On May 18, 2017, the European Commission fined Facebook €110 million for providing incorrect or misleading information during its 2014 investigation of its acquisition of WhatsApp.  The magnitude of the fine dwarfs the few penalties the Commission has imposed in the past for similar infractions and, as Commissioner Vestager made clear, “sends a clear signal to companies that they must comply with all aspects of EU merger rules, including the obligation to provide correct information.”

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The past four years of merger enforcement at the federal antitrust agencies saw more litigated challenges than we’ve seen in a long time.  This came about because President Obama made a commitment to merger enforcement and appointed senior officials in the agencies who would carry out his vision.  Our partner Dave Gelfand, who oversaw litigation at the DOJ Antitrust Division for three of those years, and our associate Grant Bermann, who focuses on antitrust law, discuss the cases from this period, and the context in which they were brought, in a piece just published in a leading international antitrust publication, Global Competition Review Magazine.  The article can be found here.

Theresa May, the new UK Prime Minister, commented that the UK Government should adopt an industrial strategy capable of “stepping in” to defend sectors that are important to the UK economy from acquisition by overseas acquirors.  Linked is an alert memorandum prepared by our Brexit Working Group, which focuses on the existing powers available to the UK Government to prohibit acquisitions of UK companies (or indeed non-UK companies with UK operations) on “public interest” grounds within the confines of EU law and discusses how these might be expanded following Brexit. Continue Reading Industrial Strategy Post-Brexit: The UK’s Power To Block Mergers On Public Interest Grounds

A settlement on July 12, 2016 by the DOJ with ValueAct for violations of the HSR Act’s notification requirements and an interpretation of the Exchange Act’s beneficial ownership reporting rules posted by the SEC staff on July 14, 2016 combine to provide new guidance that will have an immediate impact on shareholder activism and engagement. Continue Reading New Guidance on the Impact of SEC Beneficial Ownership Reporting and HSR Act Notification Regimes on Shareholder Activism and Engagement

The filing by the DOJ of a complaint in federal court on April 4, 2016 against ValueAct — claiming that ValueAct’s purchase of shares of two public companies violated the HSR Act’s notification and waiting period requirements and seeking $19 million in civil penalties (based on the $16,000 per day penalty provisions of the HSR Act) – has the potential to have an immediate impact on the tactics used by brand name “activist hedge funds,” such as ValueAct, to accumulate shares without prior notice to either the issuers in question or the market generally. Continue Reading What the ValueAct Complaint Means for Activism Tactics and the SEC’s Beneficial Ownership Reporting Regime

The FTC has settled an enforcement action against Third Point Funds and their management company related to their acquisition of stock in Yahoo! Inc.

Based on the FTC’s press release, the funds had acquired shares in Yahoo! that exceeded the requirements for pre-acquisition filings under the Hart-Scott-Rodino Act.  (Filing is currently required prior to acquiring more than $76.3m worth of shares.  Notice of the planned acquisition must be given to the target company prior to filing, potentially providing a very early notification to the target of the acquisition of its shares by an activist.)  To avoid this filing requirement, the Third Point funds relied on the “investment only” exception, which permits investors to acquire up to 10% of an issuer’s stock without observing the HSR Act’s notice and waiting period requirements – so long as the investor’s intent is passive. Continue Reading Third Point Settles FTC Enforcement Action – Will HSR Serve as Early Notice of Activist Stakebuilding?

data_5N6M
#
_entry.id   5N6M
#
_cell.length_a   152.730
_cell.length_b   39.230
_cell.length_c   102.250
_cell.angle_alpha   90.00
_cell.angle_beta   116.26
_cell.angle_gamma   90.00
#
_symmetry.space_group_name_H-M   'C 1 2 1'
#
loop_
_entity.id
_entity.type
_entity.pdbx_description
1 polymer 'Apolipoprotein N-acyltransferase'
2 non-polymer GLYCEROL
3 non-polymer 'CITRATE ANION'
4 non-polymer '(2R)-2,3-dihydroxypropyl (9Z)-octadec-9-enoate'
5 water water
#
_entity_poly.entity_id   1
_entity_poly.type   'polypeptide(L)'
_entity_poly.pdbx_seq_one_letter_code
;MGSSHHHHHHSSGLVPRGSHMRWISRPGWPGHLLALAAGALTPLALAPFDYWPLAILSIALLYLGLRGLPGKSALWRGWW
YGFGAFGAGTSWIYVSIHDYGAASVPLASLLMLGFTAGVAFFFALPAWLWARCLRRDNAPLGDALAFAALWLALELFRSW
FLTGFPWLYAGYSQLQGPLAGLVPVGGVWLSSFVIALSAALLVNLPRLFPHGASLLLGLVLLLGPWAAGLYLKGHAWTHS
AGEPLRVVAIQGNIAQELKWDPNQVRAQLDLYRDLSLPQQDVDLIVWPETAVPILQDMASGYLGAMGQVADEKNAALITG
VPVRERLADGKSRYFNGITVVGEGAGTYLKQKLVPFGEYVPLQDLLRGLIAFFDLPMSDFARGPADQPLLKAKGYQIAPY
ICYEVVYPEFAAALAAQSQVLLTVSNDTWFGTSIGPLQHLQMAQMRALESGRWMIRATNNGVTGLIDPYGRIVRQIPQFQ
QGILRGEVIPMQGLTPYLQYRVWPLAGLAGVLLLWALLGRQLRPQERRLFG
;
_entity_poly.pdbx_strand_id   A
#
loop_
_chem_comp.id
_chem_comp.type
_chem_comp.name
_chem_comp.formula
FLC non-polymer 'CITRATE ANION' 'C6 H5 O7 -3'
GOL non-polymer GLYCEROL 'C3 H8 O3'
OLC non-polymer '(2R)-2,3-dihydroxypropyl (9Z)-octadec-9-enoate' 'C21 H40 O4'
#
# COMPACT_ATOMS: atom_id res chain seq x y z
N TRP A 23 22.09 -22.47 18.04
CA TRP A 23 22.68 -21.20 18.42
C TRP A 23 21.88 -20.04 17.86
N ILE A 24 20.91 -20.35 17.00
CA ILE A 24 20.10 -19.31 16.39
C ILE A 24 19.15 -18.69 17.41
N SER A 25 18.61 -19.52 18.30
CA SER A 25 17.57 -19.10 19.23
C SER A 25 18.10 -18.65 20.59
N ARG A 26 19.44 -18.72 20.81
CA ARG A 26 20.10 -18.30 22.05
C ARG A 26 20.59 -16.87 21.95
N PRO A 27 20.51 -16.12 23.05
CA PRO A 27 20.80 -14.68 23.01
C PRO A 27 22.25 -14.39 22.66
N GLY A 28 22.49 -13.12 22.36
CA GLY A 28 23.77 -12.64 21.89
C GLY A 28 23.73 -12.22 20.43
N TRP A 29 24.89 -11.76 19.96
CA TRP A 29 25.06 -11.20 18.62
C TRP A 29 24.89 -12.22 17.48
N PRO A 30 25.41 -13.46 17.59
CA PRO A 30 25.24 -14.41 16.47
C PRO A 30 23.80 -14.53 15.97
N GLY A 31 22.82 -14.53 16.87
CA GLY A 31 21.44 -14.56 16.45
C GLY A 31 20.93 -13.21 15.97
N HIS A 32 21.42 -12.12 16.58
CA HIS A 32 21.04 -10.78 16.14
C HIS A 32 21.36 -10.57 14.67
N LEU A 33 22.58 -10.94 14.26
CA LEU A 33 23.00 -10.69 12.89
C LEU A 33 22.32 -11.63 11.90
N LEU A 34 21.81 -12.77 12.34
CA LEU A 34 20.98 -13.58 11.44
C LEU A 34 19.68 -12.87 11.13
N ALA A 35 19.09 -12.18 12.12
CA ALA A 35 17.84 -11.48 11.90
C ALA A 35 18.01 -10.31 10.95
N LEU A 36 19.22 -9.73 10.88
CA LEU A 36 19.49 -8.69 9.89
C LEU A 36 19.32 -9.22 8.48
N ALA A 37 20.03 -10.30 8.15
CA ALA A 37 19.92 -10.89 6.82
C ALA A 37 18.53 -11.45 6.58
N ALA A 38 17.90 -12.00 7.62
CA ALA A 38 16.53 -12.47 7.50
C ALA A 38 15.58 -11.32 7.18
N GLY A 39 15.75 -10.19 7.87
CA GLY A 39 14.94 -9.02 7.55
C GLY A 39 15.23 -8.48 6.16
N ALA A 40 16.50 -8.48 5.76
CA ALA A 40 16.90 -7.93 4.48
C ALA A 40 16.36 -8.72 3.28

Directors of public companies are increasingly facing pressure from hedge fund and institutional stockholders to engage in accretive combinations with competitors.  But they must balance this pressure against the willingness of antitrust regulators in the United States, Europe, China and beyond to delay transactions and either require significant divestitures or conduct remedies or just block these combinations outright.  Continue Reading Delaware Chancery Court Provides Guidance on Fulfillment of Fiduciary Duties When Evaluating Antitrust Risk

On March 27, 2013, China’s Ministry of Commerce (“MOFCOM”) published for public comment “Rules on Attaching Restrictive Conditions to Concentrations between Undertakings (Draft for Comment)” (the “Draft Rules”). As the first comprehensive guidance on merger remedies under the Chinese Anti-Monopoly Law (the “AML”), the Draft Rules address a wide range of issues, including the design, implementation, monitoring, modification and waiver of merger remedies, as well as liability for breach.

Continue Reading MOFCOM Solicits Comments on Draft Merger Remedies Rules

On January 10, 2013, the Federal Trade Commission (“FTC”) announced new thresholds for pre-merger notifications under the Hart-Scott-Rodino Antitrust Improvements Act of 1976 (“the HSR Act”).  Most significantly, the FTC announced that the minimum “size-of-transaction” threshold has increased from $68.2 million to $70.9 million.  The new thresholds will take effect on Monday, February 11, 2013. Continue Reading FTC Announces Revised Hart-Scott-Rodino Notification Thresholds Effective as of February 11, 2013